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Unlocking the Cage

Unlocking the Cage. 2016. Pennebaker Hegedus Films.  Directed by Chris Hegedus and D.A. Pennebaker. USA. Review by Pete Porter.

Unlocking the Cage mixes profile documentary with real-life courtroom drama to tell a story of persistent animal advocacy. Unlocking centers on Steven Wise, who takes his legal team, the Nonhuman Rights Project (NhRP), into the New York State courts to file writs of habeus corpus, which involves unlawful imprisonment, on behalf of four captive chimpanzees.  Many might recognize Professor Wise from the New York Times Magazine cover story of Spring 2014, which asked “Should a Chimp Be Able to Sue Its Owner?”  The combination of profile and procedural is an effective one as it creates a point of empathy while also detailing the legal struggle, neither of which would be as compelling on its own. Unlocking suggests that the road to animal liberation will require grit and conscientiousness; those who embrace the justice system as a source of change, as well as those who reject it, are likely to find supporting material here.

The central question of the film is “Who is a legal person?” and the unlocked cage of the title is both literal and metaphorical, in that it seems like an entirely new question for many who hear it, including judges, in the film.  What first need unlocking are really “cages of the mind” as Stanley Moon calls them on a tour of the primates at the London zoo in Bedazzled (1967).  One person who encounters the question in Unlocking the Cage immediately wonders if the move is to extend personhood to all nonhumans, but Professor Wise quickly limits the answer to primates, cetaceans, elephants, and other creatures who have human-like capacities that have been thoroughly documented.  As the official site of the film has it: “Supported by affidavits from primatologists around the world, Steve maintains that, based on scientific evidence, cognitively complex animals such as chimpanzees, whales, dolphins, and elephants have the capacity for limited personhood rights (such as bodily liberty) that would protect them from physical abuse” (Unlocking the Cage).  Recent work by Frans de Waal and others is likely to add more species to the list of those deserving consideration as humans recognize and move beyond anthopodenial (de Waal).

A pivotal scene depicts a setback for Wise, followed by a debriefing.  What derailed the hearing, his team decides, is that judges framed the case in terms of animal welfare and Professor Wise failed to re-direct the discourse toward conceiving of the chimpanzees as persons.  It is an error that subsequent mock trials seek to correct and Unlocking the Cage ultimately builds to a more successful outcome.  A telling image in the film frames Wise behind bars as he moves down a staircase in his home, suggesting that even he struggles to escape his cages, whether the justice system, his framing of the case, or something entirely different.  Such images suggest a multiplicity of meanings, not the least of which is that the chimpanzees in question are not the only ones locked in cages.  If unlawful imprisonment is a standard that applies to chimpanzees, is it sufficient to move them to a sanctuary that nonetheless limits their movements, albeit less obviously?  Isn’t this still a temporary animal welfare solution to an enduring animal rights problem?  Few animal advocates would reject the solution out of principle, not when the quality of life increases so obviously; this is likely the best solution for our historical moment, one that subsequent legal battle promise to redefine.  Overall, it is to their credit that the makers of Unlocking the Cage raise such issues and resist the temptation to not question the hero of their story.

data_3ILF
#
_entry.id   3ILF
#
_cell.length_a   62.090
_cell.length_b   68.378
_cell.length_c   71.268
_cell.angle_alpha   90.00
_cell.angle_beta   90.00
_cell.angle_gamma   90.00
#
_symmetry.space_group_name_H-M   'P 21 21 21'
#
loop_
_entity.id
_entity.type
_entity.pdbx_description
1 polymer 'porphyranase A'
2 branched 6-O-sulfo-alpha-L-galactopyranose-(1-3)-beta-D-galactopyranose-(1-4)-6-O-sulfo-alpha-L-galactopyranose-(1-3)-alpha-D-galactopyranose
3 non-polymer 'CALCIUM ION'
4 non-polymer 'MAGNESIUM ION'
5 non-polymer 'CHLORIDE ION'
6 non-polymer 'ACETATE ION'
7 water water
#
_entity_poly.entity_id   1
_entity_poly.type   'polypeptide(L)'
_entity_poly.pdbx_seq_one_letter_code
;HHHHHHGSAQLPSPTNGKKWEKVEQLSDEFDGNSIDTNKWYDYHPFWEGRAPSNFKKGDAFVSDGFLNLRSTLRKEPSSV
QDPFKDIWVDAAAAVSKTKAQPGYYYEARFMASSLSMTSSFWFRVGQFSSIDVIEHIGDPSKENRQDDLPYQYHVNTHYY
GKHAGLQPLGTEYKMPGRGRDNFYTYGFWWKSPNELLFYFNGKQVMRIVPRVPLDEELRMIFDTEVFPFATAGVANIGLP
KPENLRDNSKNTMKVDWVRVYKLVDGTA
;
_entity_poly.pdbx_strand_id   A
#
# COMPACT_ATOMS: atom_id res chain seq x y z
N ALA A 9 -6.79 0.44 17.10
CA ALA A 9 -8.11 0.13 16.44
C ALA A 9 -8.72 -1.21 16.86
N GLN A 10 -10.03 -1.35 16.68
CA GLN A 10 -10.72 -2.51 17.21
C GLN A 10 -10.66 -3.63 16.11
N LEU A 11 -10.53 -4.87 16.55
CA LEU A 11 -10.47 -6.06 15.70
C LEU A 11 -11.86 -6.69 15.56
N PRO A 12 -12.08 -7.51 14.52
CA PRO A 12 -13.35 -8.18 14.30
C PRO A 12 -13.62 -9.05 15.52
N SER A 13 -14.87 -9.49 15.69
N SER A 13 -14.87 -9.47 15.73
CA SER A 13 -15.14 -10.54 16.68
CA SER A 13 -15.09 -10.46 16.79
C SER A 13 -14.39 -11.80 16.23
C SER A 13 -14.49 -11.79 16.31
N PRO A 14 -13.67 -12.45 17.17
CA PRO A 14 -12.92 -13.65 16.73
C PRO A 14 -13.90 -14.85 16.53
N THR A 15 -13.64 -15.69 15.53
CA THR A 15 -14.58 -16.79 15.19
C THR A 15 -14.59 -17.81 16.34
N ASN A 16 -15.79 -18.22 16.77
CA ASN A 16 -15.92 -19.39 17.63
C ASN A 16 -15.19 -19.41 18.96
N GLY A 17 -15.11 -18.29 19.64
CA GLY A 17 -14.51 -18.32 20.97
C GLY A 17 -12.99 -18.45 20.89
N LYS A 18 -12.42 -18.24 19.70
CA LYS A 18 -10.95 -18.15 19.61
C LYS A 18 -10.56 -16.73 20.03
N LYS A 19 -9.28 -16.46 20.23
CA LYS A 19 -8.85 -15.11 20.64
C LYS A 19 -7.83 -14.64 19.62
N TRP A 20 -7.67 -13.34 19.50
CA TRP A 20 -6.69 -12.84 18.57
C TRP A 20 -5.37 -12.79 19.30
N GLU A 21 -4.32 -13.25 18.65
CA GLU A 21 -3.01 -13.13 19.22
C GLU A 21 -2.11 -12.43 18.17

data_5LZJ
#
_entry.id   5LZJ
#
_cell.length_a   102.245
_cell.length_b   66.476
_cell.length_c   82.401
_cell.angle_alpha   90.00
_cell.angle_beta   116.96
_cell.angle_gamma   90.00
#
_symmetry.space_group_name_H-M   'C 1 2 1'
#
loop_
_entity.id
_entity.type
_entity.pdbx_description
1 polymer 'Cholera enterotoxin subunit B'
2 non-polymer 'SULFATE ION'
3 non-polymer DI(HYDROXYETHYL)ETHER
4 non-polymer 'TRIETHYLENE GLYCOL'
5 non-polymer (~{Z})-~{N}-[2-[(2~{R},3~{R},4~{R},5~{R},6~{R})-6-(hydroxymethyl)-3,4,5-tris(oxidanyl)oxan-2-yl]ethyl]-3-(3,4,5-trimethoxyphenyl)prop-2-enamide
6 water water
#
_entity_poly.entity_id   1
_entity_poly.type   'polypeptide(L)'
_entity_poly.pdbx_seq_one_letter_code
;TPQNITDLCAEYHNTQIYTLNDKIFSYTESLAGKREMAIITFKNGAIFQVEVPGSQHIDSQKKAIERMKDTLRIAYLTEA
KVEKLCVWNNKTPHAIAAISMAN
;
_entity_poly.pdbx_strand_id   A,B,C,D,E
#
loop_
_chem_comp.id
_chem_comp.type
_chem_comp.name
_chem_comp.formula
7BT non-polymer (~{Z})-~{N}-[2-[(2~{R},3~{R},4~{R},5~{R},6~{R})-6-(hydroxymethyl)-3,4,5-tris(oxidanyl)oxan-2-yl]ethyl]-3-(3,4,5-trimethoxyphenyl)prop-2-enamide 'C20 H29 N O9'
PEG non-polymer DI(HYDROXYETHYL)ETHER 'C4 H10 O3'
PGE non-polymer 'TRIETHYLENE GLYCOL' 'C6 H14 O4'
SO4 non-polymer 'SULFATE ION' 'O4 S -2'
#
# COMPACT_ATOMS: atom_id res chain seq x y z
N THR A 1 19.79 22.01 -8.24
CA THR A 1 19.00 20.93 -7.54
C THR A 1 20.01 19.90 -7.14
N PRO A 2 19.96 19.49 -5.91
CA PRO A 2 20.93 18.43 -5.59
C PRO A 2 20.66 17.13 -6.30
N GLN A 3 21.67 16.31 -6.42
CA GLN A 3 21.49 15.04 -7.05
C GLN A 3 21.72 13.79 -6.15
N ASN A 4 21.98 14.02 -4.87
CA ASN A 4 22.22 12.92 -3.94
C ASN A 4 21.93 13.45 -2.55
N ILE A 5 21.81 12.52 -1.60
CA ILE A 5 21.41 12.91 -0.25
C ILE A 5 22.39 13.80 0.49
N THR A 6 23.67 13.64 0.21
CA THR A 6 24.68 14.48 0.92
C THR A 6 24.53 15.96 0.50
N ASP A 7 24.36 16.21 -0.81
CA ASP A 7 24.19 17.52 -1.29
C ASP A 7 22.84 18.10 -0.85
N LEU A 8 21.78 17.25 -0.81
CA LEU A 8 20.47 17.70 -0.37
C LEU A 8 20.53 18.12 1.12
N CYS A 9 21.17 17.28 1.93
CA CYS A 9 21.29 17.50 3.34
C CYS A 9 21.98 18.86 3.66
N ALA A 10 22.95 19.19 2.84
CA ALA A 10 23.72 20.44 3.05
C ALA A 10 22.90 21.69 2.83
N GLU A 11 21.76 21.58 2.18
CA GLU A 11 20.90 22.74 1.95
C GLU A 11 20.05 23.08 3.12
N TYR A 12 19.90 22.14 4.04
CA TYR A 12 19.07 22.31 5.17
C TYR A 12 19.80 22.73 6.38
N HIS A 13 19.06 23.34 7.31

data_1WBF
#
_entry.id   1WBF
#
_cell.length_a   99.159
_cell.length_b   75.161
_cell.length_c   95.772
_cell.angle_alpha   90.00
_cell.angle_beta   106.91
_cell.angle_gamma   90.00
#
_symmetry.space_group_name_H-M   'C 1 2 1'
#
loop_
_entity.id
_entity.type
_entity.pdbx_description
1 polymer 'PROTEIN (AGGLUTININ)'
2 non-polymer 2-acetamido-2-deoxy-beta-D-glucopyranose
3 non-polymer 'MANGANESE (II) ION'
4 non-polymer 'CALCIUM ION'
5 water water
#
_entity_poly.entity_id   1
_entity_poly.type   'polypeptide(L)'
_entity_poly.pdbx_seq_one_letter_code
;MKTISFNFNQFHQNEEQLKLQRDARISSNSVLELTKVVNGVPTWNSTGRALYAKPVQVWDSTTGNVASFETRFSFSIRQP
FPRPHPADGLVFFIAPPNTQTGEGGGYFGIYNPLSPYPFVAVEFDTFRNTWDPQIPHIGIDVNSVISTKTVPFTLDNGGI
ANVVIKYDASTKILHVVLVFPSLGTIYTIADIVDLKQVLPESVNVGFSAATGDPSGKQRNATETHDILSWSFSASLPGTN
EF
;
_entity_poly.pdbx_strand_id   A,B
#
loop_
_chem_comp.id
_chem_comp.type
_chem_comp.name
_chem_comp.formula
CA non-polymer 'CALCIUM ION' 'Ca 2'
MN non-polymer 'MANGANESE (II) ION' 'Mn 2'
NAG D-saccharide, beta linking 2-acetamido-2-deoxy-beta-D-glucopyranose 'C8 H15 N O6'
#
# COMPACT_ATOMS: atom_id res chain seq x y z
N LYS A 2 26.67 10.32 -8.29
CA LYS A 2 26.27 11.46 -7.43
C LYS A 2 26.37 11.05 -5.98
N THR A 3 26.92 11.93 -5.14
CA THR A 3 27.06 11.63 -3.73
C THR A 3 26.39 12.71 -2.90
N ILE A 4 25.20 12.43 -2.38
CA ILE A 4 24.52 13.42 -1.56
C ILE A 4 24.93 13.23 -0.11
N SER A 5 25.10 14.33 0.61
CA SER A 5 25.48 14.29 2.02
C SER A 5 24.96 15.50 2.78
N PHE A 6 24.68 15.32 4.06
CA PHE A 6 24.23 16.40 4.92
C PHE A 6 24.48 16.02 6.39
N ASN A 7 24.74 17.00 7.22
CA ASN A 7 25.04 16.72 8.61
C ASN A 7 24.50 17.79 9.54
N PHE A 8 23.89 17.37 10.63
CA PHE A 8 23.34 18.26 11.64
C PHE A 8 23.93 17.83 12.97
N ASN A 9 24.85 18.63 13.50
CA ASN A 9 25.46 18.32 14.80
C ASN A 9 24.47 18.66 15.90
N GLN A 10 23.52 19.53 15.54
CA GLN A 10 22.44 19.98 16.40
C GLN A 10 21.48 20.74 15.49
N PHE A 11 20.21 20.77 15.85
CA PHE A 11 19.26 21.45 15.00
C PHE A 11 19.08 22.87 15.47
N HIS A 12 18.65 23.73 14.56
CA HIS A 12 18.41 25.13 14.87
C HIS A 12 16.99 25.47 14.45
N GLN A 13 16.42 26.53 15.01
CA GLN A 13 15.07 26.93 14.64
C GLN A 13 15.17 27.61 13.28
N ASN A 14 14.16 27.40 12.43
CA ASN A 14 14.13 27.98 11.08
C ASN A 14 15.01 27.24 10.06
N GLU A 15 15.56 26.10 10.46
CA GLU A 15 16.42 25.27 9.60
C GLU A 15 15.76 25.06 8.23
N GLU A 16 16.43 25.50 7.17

Unlocking the Cage represents a cogent, albeit inventive, way to advocate for nonhuman animals who deserve consideration in the legal system of the United States.  Of course Unlocking the Cage represents only a first, although key, step in what is undoubtedly an ongoing process.  Perhaps we can hope for sequels: Beyond the Cage.

Works Cited

Donen, Stanley.  1967. Bedazzled.  Twentieth-Century Fox.  United Kingdom-USA.

Unlocking the Cage: Official Site.  n.d. Accessed July 25, 2016. http://www.unlockingthecagethefilm.com/synopsis/

Siebert, Charles.  “Should a Chimp be able to sue its Owner?”  The New York Times.   April 23, 2014.  Accessed July 25, 2016. http://www.nytimes.com/2014/04/27/magazine/the-rights-of-man-and-beast.html

Waal, F. (2016). Are we smart enough to know how smart animals are? New York: W.W. Norton & Company.

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